Fast efficacy, often spray insecticide formulations are “knock-downs”
Non-invasive and do not wound the tree
Low product cost as they are diluted in large volumes of water
Small ornamental trees can be sprayed with relative ease
Application equipment can be used to apply multiple foliar spray products
Broad-spectrum products can impact non-target species
Potential for drift and applicator exposure
Difficult to obtain uniform spray coverage on large trees growing in urban areas
Short residual — applications must often be reapplied
Weather can impede operational efficiency
Systemic products applied to the soil are among the most operationally efficient and profitable techniques available to the practitioner. Soil applications are typically done at the base of the tree using either basal drench or soil injection. Soil-applied insecticides are used to manage numerous pests on trees and shrubs. Common pests controlled include Japanese beetle, aphids, adelgids, emerald ash borer, scales, sawflies, bronze birch borer, two-lined chestnut borer and birch leaf miner. Tree growth regulators, fertilizers and soil amendments are also applied using soil application techniques.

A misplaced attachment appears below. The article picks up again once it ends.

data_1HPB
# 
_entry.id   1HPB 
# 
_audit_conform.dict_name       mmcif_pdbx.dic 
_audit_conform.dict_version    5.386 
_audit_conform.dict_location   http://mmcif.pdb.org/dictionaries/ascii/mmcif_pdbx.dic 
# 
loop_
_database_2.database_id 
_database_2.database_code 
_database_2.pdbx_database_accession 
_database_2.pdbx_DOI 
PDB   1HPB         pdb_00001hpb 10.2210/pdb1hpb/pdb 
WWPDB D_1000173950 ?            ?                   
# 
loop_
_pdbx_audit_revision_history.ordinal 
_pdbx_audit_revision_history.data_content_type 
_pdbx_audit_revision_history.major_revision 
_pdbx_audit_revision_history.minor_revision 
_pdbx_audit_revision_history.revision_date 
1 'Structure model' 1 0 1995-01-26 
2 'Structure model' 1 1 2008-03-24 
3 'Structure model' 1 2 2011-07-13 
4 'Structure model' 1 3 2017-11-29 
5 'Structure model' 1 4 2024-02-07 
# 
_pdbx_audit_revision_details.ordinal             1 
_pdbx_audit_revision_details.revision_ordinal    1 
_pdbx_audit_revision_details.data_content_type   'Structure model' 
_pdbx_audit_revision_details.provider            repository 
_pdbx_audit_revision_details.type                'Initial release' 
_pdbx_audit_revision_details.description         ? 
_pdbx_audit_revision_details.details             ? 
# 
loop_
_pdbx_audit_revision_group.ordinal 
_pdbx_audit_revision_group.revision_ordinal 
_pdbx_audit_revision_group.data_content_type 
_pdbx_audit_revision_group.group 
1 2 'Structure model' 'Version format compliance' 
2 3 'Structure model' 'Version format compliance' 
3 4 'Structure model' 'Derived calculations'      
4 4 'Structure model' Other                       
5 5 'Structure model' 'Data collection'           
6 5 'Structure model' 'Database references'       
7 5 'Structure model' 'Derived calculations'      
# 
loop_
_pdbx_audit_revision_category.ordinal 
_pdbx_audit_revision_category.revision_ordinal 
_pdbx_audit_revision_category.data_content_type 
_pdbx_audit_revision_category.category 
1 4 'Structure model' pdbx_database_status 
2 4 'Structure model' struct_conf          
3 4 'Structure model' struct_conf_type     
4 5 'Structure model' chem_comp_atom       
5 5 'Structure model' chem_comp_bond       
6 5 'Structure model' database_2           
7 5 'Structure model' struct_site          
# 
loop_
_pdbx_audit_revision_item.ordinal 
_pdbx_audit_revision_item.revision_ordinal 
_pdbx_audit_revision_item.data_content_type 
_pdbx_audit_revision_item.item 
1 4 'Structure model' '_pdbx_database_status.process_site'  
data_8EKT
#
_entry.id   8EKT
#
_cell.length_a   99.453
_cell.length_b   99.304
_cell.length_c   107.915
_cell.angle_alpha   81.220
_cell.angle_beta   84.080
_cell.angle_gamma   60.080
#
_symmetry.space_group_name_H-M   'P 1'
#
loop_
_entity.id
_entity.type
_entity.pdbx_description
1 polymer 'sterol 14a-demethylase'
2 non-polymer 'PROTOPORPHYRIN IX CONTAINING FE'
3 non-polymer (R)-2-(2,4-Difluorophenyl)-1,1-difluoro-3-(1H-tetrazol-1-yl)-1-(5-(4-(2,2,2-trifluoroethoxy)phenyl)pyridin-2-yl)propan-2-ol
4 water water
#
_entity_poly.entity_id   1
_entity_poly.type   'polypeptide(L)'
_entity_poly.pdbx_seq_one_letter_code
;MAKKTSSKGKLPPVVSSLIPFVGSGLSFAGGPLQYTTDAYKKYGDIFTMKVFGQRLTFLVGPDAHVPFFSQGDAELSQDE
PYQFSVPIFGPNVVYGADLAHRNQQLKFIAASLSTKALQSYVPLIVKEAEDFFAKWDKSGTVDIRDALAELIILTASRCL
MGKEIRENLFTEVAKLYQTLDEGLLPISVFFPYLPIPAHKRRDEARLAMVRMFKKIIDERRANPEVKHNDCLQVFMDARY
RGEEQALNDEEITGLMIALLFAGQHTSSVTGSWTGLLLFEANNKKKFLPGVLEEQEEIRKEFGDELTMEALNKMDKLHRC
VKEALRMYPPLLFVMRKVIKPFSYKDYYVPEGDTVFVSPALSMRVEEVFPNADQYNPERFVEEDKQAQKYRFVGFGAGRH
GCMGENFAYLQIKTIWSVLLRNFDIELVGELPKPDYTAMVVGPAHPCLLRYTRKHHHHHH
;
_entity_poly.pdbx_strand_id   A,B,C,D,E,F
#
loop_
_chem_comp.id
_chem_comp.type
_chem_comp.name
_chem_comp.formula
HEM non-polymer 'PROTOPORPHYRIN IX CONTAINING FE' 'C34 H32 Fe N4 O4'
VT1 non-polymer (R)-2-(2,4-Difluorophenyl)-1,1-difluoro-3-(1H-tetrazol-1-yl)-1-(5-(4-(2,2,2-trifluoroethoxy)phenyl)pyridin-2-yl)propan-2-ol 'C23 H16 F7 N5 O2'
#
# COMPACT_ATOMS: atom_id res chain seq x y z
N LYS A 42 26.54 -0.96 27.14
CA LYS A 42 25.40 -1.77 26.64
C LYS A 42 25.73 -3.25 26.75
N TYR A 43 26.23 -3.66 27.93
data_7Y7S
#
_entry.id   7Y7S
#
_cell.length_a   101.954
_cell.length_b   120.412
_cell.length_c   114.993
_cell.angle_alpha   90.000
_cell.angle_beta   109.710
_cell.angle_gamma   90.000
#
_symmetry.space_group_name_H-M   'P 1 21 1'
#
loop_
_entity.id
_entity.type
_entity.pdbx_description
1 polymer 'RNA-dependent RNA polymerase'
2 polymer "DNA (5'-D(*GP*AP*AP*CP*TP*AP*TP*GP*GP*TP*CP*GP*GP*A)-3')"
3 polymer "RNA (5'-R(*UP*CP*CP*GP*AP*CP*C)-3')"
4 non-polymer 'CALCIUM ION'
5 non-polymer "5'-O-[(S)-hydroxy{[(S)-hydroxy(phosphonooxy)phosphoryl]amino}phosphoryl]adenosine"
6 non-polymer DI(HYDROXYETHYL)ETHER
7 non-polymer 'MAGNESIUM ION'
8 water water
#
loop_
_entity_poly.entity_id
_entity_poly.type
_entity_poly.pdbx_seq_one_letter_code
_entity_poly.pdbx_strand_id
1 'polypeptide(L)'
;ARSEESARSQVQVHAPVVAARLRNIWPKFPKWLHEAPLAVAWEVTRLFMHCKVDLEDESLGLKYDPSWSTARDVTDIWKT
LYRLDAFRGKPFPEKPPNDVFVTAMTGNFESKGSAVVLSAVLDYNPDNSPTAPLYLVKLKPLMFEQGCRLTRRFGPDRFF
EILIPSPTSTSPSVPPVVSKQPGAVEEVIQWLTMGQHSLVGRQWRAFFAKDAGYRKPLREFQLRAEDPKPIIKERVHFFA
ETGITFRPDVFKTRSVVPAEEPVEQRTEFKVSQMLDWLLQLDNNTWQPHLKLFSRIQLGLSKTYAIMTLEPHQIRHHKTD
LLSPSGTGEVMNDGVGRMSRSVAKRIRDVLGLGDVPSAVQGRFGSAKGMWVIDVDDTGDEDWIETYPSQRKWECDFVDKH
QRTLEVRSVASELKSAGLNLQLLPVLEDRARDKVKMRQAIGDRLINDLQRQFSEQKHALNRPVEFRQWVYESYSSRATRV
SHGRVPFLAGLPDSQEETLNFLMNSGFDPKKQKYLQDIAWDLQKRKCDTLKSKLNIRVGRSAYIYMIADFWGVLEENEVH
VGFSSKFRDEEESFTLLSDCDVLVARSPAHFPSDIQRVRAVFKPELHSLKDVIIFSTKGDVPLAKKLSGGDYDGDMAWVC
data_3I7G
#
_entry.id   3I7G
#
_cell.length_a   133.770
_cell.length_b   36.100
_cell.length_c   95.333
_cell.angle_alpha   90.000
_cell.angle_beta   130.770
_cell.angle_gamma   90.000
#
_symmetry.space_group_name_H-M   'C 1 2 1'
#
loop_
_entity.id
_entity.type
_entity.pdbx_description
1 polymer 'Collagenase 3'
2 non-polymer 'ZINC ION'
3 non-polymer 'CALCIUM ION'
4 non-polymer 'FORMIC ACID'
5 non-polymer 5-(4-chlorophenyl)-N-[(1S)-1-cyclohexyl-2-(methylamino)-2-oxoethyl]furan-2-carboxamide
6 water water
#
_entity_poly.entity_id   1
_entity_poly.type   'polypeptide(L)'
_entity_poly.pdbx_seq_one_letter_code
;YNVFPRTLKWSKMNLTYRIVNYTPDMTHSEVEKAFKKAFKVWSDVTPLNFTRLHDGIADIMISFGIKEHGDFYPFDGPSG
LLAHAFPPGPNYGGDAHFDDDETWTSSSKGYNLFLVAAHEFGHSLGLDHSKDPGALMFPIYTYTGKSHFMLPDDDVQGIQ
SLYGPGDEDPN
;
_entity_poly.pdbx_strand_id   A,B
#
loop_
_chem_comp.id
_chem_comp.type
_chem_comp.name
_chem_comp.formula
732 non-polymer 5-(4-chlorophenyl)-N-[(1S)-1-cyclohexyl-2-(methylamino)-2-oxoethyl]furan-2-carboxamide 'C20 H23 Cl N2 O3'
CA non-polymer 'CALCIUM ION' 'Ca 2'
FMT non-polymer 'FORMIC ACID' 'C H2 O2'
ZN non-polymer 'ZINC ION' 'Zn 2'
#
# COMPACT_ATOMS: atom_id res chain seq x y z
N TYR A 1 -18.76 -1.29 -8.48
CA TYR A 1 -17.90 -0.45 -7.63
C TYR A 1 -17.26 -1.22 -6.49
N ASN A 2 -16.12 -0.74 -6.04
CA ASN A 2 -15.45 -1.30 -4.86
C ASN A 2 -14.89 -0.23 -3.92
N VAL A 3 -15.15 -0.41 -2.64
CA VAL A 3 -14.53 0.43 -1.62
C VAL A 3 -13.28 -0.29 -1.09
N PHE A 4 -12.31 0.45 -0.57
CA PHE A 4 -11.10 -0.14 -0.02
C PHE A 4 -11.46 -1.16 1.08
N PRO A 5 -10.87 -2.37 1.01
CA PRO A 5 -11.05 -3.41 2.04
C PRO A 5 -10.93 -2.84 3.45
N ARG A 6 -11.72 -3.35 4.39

Applications are quick (minutes/tree)
Non-invasive and do not wound the tree
More flexible treatment period, applications with some products can be made during dormancy prior to soils freezing
Equipment may be used to apply multiple products
Minimal exposure to applicators
Longer time to enter into and move throughout the tree before full protection is achieved
Most soil applied insecticides require annual applications
Soil injection requires specialized equipment
May not be viable for trees growing immediately adjacent to areas where surface water is present